Effects of nonsteroidal antiinflammatory drugs on platelet function and systemic hemostasis

J Clin Pharmacol. 1995 Mar;35(3):209-19. doi: 10.1002/j.1552-4604.1995.tb04050.x.


Aspirin and nonaspirin nonsteroidal antiinflammatory drugs (NSAIDs) inhibit platelet cyclooxygenase, thereby blocking the formation of thromboxane A2. These drugs produce a systemic bleeding tendency by impairing thromboxane-dependent platelet aggregation and consequently prolonging the bleeding time. Aspirin exerts these effects by irreversibly blocking cyclooxygenase and, therefore, its actions persist for the circulating lifetime of the platelet. Nonaspirin NSAIDs inhibit cyclooxygenase reversibly and, therefore, the duration of their action depends on specific drug dose, serum level, and half-life. The clinical risks of bleeding with aspirin or nonaspirin NSAIDs are enhanced by the concomitant use of alcohol or anticoagulants and by associated conditions, including advanced age, liver disease, and other coexisting coagulopathies.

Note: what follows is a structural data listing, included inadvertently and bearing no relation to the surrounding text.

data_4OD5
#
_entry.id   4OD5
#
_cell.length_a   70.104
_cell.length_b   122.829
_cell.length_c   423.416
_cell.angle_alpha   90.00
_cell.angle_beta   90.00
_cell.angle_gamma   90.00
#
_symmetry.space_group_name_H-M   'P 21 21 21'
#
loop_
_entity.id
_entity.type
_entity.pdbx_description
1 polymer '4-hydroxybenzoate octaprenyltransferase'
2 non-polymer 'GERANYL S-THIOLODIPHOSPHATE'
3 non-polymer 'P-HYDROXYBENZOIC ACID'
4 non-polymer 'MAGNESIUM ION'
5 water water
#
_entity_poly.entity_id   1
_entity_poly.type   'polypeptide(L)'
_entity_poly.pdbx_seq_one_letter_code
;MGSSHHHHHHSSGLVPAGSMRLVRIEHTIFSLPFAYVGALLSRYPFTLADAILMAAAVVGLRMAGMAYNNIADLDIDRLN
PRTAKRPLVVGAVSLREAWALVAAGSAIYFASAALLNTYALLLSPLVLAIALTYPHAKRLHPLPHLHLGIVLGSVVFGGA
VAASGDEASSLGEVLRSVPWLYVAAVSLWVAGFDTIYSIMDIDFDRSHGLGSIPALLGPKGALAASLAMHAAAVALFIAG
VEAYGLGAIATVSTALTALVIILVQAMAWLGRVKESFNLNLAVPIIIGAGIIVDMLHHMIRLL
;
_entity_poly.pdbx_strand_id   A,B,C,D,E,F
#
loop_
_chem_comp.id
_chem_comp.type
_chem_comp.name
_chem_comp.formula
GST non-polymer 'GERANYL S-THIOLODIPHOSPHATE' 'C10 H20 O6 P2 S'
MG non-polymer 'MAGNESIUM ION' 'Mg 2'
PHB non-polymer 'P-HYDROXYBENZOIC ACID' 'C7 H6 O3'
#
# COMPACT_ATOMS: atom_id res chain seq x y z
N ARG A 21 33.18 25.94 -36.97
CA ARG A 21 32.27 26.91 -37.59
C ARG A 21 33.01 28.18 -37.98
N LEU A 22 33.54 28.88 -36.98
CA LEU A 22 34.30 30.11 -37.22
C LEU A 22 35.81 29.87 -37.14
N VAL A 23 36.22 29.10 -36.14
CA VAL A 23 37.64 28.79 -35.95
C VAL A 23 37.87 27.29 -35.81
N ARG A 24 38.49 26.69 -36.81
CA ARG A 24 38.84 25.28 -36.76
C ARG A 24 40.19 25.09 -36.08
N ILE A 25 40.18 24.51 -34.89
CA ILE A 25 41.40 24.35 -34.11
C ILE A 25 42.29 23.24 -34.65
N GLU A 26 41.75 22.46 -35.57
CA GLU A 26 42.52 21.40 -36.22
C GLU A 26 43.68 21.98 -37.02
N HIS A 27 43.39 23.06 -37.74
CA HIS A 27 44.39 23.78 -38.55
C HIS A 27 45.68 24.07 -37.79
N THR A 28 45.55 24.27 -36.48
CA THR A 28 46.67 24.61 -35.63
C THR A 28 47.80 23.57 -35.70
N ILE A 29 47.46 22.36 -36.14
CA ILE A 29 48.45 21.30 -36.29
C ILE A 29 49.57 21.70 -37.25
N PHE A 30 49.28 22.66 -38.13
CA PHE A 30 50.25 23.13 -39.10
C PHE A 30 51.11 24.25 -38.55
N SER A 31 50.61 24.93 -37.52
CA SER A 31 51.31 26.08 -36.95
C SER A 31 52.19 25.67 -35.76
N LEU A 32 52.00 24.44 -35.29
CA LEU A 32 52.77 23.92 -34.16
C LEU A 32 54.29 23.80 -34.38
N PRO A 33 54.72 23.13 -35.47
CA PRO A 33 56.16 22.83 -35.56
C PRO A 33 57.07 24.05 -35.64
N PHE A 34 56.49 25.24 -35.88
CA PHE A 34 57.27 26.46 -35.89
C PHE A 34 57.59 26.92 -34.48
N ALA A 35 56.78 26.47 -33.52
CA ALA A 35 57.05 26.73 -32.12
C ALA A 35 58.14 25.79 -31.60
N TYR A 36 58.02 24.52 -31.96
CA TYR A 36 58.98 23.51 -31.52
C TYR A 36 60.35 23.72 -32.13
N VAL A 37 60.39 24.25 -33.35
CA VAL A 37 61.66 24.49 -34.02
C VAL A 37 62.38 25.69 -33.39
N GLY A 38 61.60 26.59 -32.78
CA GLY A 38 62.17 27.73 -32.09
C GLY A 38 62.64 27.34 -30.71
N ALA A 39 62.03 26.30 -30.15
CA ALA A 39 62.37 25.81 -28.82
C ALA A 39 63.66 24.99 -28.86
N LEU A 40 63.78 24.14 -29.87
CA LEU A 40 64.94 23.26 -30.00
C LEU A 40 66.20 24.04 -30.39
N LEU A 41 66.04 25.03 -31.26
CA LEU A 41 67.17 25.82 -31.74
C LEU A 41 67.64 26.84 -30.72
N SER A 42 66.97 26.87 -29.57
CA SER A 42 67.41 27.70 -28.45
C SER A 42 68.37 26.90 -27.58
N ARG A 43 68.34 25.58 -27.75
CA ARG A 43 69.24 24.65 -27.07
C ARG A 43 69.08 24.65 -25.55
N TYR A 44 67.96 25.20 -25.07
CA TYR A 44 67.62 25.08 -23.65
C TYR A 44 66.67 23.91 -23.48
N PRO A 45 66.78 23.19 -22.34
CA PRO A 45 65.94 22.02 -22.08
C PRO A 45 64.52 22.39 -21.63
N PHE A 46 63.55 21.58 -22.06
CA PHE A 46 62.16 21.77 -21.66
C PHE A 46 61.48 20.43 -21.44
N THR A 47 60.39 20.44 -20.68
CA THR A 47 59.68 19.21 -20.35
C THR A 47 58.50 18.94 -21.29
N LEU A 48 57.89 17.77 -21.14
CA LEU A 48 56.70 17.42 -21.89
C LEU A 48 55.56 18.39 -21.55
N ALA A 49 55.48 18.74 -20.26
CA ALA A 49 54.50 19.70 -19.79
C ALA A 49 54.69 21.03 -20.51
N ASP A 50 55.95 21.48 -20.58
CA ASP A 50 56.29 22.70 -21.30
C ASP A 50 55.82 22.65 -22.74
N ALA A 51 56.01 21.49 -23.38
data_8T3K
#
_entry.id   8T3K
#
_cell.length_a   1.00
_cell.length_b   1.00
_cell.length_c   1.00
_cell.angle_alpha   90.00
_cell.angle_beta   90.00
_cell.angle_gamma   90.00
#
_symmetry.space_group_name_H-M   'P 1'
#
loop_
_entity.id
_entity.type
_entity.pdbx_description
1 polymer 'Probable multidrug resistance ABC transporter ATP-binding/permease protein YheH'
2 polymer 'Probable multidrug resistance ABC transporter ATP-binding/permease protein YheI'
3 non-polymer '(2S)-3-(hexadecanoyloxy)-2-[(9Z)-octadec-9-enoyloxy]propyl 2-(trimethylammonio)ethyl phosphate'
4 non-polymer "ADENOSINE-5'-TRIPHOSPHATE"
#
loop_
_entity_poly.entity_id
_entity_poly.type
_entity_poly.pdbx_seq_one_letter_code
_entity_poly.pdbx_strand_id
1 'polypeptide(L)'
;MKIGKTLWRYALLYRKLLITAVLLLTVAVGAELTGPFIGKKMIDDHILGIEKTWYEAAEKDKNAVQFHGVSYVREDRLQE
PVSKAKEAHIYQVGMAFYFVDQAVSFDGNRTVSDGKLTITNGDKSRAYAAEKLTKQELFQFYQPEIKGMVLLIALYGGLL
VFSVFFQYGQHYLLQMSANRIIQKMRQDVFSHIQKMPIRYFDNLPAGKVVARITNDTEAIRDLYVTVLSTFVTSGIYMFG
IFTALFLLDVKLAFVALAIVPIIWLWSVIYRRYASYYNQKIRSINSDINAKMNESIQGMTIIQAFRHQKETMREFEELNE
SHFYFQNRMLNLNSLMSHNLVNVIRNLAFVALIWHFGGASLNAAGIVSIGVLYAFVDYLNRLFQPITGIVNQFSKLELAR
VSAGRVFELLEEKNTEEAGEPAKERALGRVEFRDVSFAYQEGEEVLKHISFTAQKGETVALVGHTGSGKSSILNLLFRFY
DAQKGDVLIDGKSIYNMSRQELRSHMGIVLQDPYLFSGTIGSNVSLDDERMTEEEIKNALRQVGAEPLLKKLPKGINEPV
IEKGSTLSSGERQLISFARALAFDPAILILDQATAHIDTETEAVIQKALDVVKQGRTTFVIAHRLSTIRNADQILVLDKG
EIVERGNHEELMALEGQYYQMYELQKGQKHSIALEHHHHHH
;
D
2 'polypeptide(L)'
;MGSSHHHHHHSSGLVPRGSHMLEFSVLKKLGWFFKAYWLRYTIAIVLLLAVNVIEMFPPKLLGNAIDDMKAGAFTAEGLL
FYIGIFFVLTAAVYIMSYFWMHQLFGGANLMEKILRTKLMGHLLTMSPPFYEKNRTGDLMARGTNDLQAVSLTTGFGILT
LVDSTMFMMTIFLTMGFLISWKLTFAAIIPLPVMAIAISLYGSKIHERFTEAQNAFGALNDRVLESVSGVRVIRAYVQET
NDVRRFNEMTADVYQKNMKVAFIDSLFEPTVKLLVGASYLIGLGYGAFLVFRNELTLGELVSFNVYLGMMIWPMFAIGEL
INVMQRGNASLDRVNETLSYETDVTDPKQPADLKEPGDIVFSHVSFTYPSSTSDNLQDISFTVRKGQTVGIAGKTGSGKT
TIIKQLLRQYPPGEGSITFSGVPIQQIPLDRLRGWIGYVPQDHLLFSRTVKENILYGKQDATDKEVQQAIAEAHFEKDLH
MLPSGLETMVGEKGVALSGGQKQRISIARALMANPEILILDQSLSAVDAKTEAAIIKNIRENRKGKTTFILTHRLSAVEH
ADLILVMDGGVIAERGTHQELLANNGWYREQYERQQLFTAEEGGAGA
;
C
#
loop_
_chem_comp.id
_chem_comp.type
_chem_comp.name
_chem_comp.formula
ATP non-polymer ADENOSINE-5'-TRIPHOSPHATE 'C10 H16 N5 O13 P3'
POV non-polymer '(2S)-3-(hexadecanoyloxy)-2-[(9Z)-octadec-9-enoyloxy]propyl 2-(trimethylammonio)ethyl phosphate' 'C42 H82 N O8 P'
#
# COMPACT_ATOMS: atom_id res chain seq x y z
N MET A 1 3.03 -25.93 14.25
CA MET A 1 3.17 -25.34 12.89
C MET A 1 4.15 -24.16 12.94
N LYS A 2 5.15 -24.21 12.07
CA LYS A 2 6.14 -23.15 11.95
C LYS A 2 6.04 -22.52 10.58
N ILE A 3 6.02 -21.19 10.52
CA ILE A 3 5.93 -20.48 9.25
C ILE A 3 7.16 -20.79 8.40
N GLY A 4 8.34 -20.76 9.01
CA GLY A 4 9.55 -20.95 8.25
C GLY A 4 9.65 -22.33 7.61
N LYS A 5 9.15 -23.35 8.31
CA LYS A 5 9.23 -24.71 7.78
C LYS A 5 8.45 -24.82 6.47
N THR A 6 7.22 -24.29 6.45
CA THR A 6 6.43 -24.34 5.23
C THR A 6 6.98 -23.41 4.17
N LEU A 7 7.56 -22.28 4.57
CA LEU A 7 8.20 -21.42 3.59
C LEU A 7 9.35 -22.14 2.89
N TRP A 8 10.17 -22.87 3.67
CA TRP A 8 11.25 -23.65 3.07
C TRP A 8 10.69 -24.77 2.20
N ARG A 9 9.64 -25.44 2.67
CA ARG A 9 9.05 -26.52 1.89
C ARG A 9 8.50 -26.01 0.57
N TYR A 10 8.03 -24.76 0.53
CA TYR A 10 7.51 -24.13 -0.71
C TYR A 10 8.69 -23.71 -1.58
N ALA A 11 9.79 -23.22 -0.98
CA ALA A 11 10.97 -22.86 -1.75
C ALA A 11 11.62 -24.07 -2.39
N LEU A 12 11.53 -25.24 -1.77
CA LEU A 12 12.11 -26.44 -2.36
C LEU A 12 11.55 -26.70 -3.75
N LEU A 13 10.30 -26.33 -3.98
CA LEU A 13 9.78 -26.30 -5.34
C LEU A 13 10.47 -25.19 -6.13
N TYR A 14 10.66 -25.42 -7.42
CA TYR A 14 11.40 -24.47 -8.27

Publication types

  • Comparative Study
  • Review

MeSH terms

  • Anti-Inflammatory Agents, Non-Steroidal / adverse effects
  • Anti-Inflammatory Agents, Non-Steroidal / pharmacology*
  • Aspirin / adverse effects
  • Aspirin / pharmacology
  • Bleeding Time
  • Blood Platelets / drug effects*
  • Blood Platelets / metabolism
  • Blood Platelets / physiology
  • Cyclooxygenase Inhibitors / pharmacology
  • Gastrointestinal Hemorrhage / chemically induced
  • Hemorrhage / chemically induced
  • Hemostasis / drug effects*
  • Humans
  • Platelet Aggregation / drug effects
  • Risk Factors


  • Anti-Inflammatory Agents, Non-Steroidal
  • Cyclooxygenase Inhibitors
  • Aspirin